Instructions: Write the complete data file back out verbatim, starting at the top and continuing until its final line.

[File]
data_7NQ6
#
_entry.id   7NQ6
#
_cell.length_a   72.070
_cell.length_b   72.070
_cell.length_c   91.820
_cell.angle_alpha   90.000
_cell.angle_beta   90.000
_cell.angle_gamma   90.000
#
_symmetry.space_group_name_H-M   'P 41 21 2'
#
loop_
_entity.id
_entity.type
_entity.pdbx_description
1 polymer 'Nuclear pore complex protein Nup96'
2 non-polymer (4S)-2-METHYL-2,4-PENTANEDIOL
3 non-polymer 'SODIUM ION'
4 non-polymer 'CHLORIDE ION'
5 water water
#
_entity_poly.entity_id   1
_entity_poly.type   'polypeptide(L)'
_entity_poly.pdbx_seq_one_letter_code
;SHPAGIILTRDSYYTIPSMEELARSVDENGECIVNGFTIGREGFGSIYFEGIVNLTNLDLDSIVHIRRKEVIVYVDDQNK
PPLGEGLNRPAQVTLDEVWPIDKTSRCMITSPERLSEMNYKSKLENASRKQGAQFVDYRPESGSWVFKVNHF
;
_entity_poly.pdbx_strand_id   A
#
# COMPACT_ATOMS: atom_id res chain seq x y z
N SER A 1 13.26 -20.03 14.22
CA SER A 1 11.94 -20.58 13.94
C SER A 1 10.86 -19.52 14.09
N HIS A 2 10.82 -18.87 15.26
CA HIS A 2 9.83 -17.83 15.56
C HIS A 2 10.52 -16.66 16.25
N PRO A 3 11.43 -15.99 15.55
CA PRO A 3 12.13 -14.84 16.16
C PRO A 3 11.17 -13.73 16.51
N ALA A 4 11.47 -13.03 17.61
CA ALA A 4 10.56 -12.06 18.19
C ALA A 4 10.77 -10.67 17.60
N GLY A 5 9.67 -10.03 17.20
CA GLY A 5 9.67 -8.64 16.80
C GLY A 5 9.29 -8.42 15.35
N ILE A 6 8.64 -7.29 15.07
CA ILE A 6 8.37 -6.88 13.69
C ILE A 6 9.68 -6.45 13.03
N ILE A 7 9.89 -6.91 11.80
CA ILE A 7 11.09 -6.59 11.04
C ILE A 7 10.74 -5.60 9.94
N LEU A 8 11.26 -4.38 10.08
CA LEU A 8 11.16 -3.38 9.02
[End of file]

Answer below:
data_7NQ6
#
_entry.id   7NQ6
#
_cell.length_a   72.070
_cell.length_b   72.070
_cell.length_c   91.820
_cell.angle_alpha   90.000
_cell.angle_beta   90.000
_cell.angle_gamma   90.000
#
_symmetry.space_group_name_H-M   'P 41 21 2'
#
loop_
_entity.id
_entity.type
_entity.pdbx_description
1 polymer 'Nuclear pore complex protein Nup96'
2 non-polymer (4S)-2-METHYL-2,4-PENTANEDIOL
3 non-polymer 'SODIUM ION'
4 non-polymer 'CHLORIDE ION'
5 water water
#
_entity_poly.entity_id   1
_entity_poly.type   'polypeptide(L)'
_entity_poly.pdbx_seq_one_letter_code
;SHPAGIILTRDSYYTIPSMEELARSVDENGECIVNGFTIGREGFGSIYFEGIVNLTNLDLDSIVHIRRKEVIVYVDDQNK
PPLGEGLNRPAQVTLDEVWPIDKTSRCMITSPERLSEMNYKSKLENASRKQGAQFVDYRPESGSWVFKVNHF
;
_entity_poly.pdbx_strand_id   A
#
# COMPACT_ATOMS: atom_id res chain seq x y z
N SER A 1 13.26 -20.03 14.22
CA SER A 1 11.94 -20.58 13.94
C SER A 1 10.86 -19.52 14.09
N HIS A 2 10.82 -18.87 15.26
CA HIS A 2 9.83 -17.83 15.56
C HIS A 2 10.52 -16.66 16.25
N PRO A 3 11.43 -15.99 15.55
CA PRO A 3 12.13 -14.84 16.16
C PRO A 3 11.17 -13.73 16.51
N ALA A 4 11.47 -13.03 17.61
CA ALA A 4 10.56 -12.06 18.19
C ALA A 4 10.77 -10.67 17.60
N GLY A 5 9.67 -10.03 17.20
CA GLY A 5 9.67 -8.64 16.80
C GLY A 5 9.29 -8.42 15.35
N ILE A 6 8.64 -7.29 15.07
CA ILE A 6 8.37 -6.88 13.69
C ILE A 6 9.68 -6.45 13.03
N ILE A 7 9.89 -6.91 11.80
CA ILE A 7 11.09 -6.59 11.04
C ILE A 7 10.74 -5.60 9.94
N LEU A 8 11.26 -4.38 10.08
CA LEU A 8 11.16 -3.38 9.02